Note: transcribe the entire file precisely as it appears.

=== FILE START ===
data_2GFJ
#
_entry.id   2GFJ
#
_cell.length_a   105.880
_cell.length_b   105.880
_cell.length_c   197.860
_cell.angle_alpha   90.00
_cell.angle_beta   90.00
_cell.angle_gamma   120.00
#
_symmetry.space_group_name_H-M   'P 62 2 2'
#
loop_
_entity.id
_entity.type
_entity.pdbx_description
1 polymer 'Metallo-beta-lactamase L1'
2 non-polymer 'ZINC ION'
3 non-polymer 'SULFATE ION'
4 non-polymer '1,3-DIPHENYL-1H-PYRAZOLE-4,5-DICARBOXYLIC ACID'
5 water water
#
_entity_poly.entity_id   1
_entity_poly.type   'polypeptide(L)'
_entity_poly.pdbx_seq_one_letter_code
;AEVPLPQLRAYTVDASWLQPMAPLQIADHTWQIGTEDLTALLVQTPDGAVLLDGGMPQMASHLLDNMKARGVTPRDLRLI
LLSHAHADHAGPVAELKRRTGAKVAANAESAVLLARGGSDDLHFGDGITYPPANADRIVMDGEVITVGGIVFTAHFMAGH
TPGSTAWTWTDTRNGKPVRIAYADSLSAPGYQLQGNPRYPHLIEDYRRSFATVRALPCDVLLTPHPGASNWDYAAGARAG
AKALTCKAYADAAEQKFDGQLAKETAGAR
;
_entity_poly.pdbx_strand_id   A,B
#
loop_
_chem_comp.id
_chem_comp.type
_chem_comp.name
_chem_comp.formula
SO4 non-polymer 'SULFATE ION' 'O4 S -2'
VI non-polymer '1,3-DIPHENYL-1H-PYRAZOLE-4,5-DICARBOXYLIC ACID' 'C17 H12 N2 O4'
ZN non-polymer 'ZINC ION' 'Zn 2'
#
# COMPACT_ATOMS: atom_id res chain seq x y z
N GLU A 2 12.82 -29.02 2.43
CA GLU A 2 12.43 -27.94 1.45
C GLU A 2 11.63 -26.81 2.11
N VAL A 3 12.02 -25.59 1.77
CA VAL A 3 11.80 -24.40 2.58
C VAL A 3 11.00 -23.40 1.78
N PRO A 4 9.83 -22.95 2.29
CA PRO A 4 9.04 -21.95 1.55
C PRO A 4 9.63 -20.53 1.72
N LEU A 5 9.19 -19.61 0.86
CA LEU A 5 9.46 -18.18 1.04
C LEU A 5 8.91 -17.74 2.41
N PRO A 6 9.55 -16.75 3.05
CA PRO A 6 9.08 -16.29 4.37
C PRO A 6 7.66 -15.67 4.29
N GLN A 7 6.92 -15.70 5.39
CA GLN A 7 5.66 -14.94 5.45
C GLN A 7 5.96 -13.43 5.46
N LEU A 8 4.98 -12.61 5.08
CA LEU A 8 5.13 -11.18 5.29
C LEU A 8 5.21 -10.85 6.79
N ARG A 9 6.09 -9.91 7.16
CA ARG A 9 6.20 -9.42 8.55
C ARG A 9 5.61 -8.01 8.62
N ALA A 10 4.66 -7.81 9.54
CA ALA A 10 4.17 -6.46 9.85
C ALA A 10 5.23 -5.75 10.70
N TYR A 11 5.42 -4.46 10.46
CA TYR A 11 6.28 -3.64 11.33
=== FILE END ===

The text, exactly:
data_2GFJ
#
_entry.id   2GFJ
#
_cell.length_a   105.880
_cell.length_b   105.880
_cell.length_c   197.860
_cell.angle_alpha   90.00
_cell.angle_beta   90.00
_cell.angle_gamma   120.00
#
_symmetry.space_group_name_H-M   'P 62 2 2'
#
loop_
_entity.id
_entity.type
_entity.pdbx_description
1 polymer 'Metallo-beta-lactamase L1'
2 non-polymer 'ZINC ION'
3 non-polymer 'SULFATE ION'
4 non-polymer '1,3-DIPHENYL-1H-PYRAZOLE-4,5-DICARBOXYLIC ACID'
5 water water
#
_entity_poly.entity_id   1
_entity_poly.type   'polypeptide(L)'
_entity_poly.pdbx_seq_one_letter_code
;AEVPLPQLRAYTVDASWLQPMAPLQIADHTWQIGTEDLTALLVQTPDGAVLLDGGMPQMASHLLDNMKARGVTPRDLRLI
LLSHAHADHAGPVAELKRRTGAKVAANAESAVLLARGGSDDLHFGDGITYPPANADRIVMDGEVITVGGIVFTAHFMAGH
TPGSTAWTWTDTRNGKPVRIAYADSLSAPGYQLQGNPRYPHLIEDYRRSFATVRALPCDVLLTPHPGASNWDYAAGARAG
AKALTCKAYADAAEQKFDGQLAKETAGAR
;
_entity_poly.pdbx_strand_id   A,B
#
loop_
_chem_comp.id
_chem_comp.type
_chem_comp.name
_chem_comp.formula
SO4 non-polymer 'SULFATE ION' 'O4 S -2'
VI non-polymer '1,3-DIPHENYL-1H-PYRAZOLE-4,5-DICARBOXYLIC ACID' 'C17 H12 N2 O4'
ZN non-polymer 'ZINC ION' 'Zn 2'
#
# COMPACT_ATOMS: atom_id res chain seq x y z
N GLU A 2 12.82 -29.02 2.43
CA GLU A 2 12.43 -27.94 1.45
C GLU A 2 11.63 -26.81 2.11
N VAL A 3 12.02 -25.59 1.77
CA VAL A 3 11.80 -24.40 2.58
C VAL A 3 11.00 -23.40 1.78
N PRO A 4 9.83 -22.95 2.29
CA PRO A 4 9.04 -21.95 1.55
C PRO A 4 9.63 -20.53 1.72
N LEU A 5 9.19 -19.61 0.86
CA LEU A 5 9.46 -18.18 1.04
C LEU A 5 8.91 -17.74 2.41
N PRO A 6 9.55 -16.75 3.05
CA PRO A 6 9.08 -16.29 4.37
C PRO A 6 7.66 -15.67 4.29
N GLN A 7 6.92 -15.70 5.39
CA GLN A 7 5.66 -14.94 5.45
C GLN A 7 5.96 -13.43 5.46
N LEU A 8 4.98 -12.61 5.08
CA LEU A 8 5.13 -11.18 5.29
C LEU A 8 5.21 -10.85 6.79
N ARG A 9 6.09 -9.91 7.16
CA ARG A 9 6.20 -9.42 8.55
C ARG A 9 5.61 -8.01 8.62
N ALA A 10 4.66 -7.81 9.54
CA ALA A 10 4.17 -6.46 9.85
C ALA A 10 5.23 -5.75 10.70
N TYR A 11 5.42 -4.46 10.46
CA TYR A 11 6.28 -3.64 11.33